If an athlete goes out and makes a difference on the field, where he came from will just be history. The fans maybe upset in the beginning, once the season gets rolling and each state is represented right then the country will fall in love with the AAFL.
According to the web site, the colors of the state university school will be utilized for teams, as well as the band and cheerleaders when and where possible. Is there a danger that the league is trying duplicate the college experience too much? Or do you think fans will appreciate that?
This is a great idea tying to that rich tradition that already exists, and just throwing a professional twist into the mix. The fans are going to love this, football year round, something they love with passion.
It is likely that if teams get their players from specific regions, former rivals will now be playing on the same team. Do you think fans will have a problem with this?
From the players’ perspective, I don’t see that being a big issue. But do you think that will bother fans? No, some host universities will not employ true rivalries such as
It’s been said on the AAFL web site that the average player's total yearly compensation, including benefits, is to be around $100,000. With 40 players per team, and six teams, that’s already $24 million per year spent on the salaries of players. I assume there also still needs to be wide scale promotion of the league as well which will cost more money. With ticket prices starting at $10-$15, and TV deals yet to be completed, do you think it will difficult for the league to turn a profit?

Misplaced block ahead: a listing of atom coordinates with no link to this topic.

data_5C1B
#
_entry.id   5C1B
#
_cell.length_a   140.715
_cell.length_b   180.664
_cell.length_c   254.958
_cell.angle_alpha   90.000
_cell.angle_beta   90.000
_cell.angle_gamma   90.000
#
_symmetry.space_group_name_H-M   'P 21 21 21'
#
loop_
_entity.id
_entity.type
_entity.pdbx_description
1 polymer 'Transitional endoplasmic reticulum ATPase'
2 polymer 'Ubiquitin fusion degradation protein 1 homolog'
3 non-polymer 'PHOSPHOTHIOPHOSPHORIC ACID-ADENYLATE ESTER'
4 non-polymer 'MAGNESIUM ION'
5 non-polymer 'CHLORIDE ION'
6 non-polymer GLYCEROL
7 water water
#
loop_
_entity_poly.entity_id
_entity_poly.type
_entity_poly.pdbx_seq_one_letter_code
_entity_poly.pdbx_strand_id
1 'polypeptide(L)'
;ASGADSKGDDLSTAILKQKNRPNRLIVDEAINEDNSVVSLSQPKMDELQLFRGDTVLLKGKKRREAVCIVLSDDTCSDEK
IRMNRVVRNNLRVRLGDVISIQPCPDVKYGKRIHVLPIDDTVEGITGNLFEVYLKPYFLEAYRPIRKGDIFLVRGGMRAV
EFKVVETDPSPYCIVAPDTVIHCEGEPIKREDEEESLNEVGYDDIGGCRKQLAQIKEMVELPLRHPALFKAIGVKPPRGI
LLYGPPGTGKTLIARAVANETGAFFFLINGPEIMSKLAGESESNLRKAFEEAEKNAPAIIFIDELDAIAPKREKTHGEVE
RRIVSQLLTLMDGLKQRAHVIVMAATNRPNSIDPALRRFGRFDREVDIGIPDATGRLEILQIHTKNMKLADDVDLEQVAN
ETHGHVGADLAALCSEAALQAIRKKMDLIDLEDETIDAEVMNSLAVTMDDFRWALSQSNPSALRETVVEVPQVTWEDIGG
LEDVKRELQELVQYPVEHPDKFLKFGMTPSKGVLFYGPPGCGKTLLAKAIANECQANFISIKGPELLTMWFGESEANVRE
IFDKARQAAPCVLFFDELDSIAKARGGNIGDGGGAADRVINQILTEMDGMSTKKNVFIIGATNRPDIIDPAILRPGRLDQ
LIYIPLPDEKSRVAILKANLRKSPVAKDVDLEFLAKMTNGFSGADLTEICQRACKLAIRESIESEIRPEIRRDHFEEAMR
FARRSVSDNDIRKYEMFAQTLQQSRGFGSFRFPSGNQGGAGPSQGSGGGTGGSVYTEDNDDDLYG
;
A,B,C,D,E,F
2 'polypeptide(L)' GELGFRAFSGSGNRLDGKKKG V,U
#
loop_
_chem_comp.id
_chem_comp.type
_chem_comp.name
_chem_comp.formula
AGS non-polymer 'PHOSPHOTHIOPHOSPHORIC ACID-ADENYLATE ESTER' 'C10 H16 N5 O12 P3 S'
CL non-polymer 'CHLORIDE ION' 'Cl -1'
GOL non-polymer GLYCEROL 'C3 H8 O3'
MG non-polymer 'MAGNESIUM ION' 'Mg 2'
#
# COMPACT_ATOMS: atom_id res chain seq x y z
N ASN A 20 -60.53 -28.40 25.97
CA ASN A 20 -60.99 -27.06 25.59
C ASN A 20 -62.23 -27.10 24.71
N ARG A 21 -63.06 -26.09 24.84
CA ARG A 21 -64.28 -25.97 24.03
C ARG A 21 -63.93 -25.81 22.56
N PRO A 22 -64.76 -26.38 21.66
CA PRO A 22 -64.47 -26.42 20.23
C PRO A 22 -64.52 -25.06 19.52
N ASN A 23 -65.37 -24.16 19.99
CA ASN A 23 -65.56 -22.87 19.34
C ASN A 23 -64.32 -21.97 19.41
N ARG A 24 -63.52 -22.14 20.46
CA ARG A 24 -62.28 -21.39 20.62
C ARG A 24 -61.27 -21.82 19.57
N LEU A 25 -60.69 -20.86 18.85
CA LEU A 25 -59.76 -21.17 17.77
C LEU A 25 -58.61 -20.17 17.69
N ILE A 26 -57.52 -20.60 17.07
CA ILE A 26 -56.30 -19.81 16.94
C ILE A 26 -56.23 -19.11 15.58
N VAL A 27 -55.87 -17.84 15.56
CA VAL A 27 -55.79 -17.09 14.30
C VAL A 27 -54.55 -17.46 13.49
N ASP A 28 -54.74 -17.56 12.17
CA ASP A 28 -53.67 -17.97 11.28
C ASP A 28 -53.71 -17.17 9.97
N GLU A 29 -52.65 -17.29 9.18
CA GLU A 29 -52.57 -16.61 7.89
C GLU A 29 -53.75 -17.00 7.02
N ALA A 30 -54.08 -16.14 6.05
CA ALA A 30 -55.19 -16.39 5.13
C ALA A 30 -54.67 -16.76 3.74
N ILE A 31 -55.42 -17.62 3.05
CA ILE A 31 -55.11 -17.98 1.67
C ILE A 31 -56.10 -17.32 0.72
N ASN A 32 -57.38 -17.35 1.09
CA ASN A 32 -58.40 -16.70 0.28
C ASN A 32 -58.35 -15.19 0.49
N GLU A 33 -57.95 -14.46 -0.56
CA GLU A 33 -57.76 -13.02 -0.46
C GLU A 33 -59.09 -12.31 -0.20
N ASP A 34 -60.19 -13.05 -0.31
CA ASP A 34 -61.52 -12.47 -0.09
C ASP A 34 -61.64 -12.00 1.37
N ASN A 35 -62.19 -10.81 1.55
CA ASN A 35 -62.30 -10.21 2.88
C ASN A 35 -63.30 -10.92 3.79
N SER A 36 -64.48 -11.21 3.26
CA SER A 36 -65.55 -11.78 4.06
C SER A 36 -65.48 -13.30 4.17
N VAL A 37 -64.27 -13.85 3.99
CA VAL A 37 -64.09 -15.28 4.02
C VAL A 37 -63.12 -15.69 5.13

TV deal will be completed very soon, the league will turn a minus cal. profit this year to get it up and running, but when it expands then the revenue is generated!
There is also the potential for fan ownership of teams. Do you expect a fair number of people to be interested in team ownership? Yes, if they can come up with the money someone will purchase a team. Money talks a thousand miles.
Despite the fact that the league’s major goal is to increase the graduation rate of football players, do you think there’s a conflict of interest in having professional teams playing on college campuses?
No, its motivation in my eyes to those athletes who are playing for those universities to see players from the AAFL as role models, to inspire them to get their education. Also, AAFL will be giving back to the community during off season. This league is a positive issue in
What do you hope to accomplish and what do you hope the league accomplishes in this first year?
My goal for this league is to come into camp into shape, go out there and be the most dominant player I can be. Put God first and everything else will take care of itself. The league will accomplish many things, I just hope one day that the league will have plans for us after football; I also hope the league fields teams all across the country to reward those athletes who did the right thing by going to class! No matter what happened on or off the field, they have a degree give them a shot!